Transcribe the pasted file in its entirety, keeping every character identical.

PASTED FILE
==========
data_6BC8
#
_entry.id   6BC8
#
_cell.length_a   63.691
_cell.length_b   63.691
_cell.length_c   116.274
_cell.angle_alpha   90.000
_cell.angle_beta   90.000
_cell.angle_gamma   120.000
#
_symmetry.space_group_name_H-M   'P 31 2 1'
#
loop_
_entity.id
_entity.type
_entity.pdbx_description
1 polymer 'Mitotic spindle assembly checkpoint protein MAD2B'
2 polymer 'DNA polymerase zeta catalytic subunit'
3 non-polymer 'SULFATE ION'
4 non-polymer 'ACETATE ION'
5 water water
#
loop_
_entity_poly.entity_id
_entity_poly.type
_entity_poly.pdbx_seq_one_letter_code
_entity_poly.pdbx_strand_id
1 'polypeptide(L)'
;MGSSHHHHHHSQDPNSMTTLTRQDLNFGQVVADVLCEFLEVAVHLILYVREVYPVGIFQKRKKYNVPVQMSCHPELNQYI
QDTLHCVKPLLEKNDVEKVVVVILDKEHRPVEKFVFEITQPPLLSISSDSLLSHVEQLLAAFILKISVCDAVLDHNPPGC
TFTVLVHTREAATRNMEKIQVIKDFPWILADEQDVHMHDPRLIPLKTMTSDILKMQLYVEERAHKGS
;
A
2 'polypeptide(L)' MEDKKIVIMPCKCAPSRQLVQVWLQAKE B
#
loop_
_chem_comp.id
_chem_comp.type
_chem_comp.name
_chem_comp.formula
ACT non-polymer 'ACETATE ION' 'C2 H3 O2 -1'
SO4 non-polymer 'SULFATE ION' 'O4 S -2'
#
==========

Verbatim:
data_6BC8
#
_entry.id   6BC8
#
_cell.length_a   63.691
_cell.length_b   63.691
_cell.length_c   116.274
_cell.angle_alpha   90.000
_cell.angle_beta   90.000
_cell.angle_gamma   120.000
#
_symmetry.space_group_name_H-M   'P 31 2 1'
#
loop_
_entity.id
_entity.type
_entity.pdbx_description
1 polymer 'Mitotic spindle assembly checkpoint protein MAD2B'
2 polymer 'DNA polymerase zeta catalytic subunit'
3 non-polymer 'SULFATE ION'
4 non-polymer 'ACETATE ION'
5 water water
#
loop_
_entity_poly.entity_id
_entity_poly.type
_entity_poly.pdbx_seq_one_letter_code
_entity_poly.pdbx_strand_id
1 'polypeptide(L)'
;MGSSHHHHHHSQDPNSMTTLTRQDLNFGQVVADVLCEFLEVAVHLILYVREVYPVGIFQKRKKYNVPVQMSCHPELNQYI
QDTLHCVKPLLEKNDVEKVVVVILDKEHRPVEKFVFEITQPPLLSISSDSLLSHVEQLLAAFILKISVCDAVLDHNPPGC
TFTVLVHTREAATRNMEKIQVIKDFPWILADEQDVHMHDPRLIPLKTMTSDILKMQLYVEERAHKGS
;
A
2 'polypeptide(L)' MEDKKIVIMPCKCAPSRQLVQVWLQAKE B
#
loop_
_chem_comp.id
_chem_comp.type
_chem_comp.name
_chem_comp.formula
ACT non-polymer 'ACETATE ION' 'C2 H3 O2 -1'
SO4 non-polymer 'SULFATE ION' 'O4 S -2'
#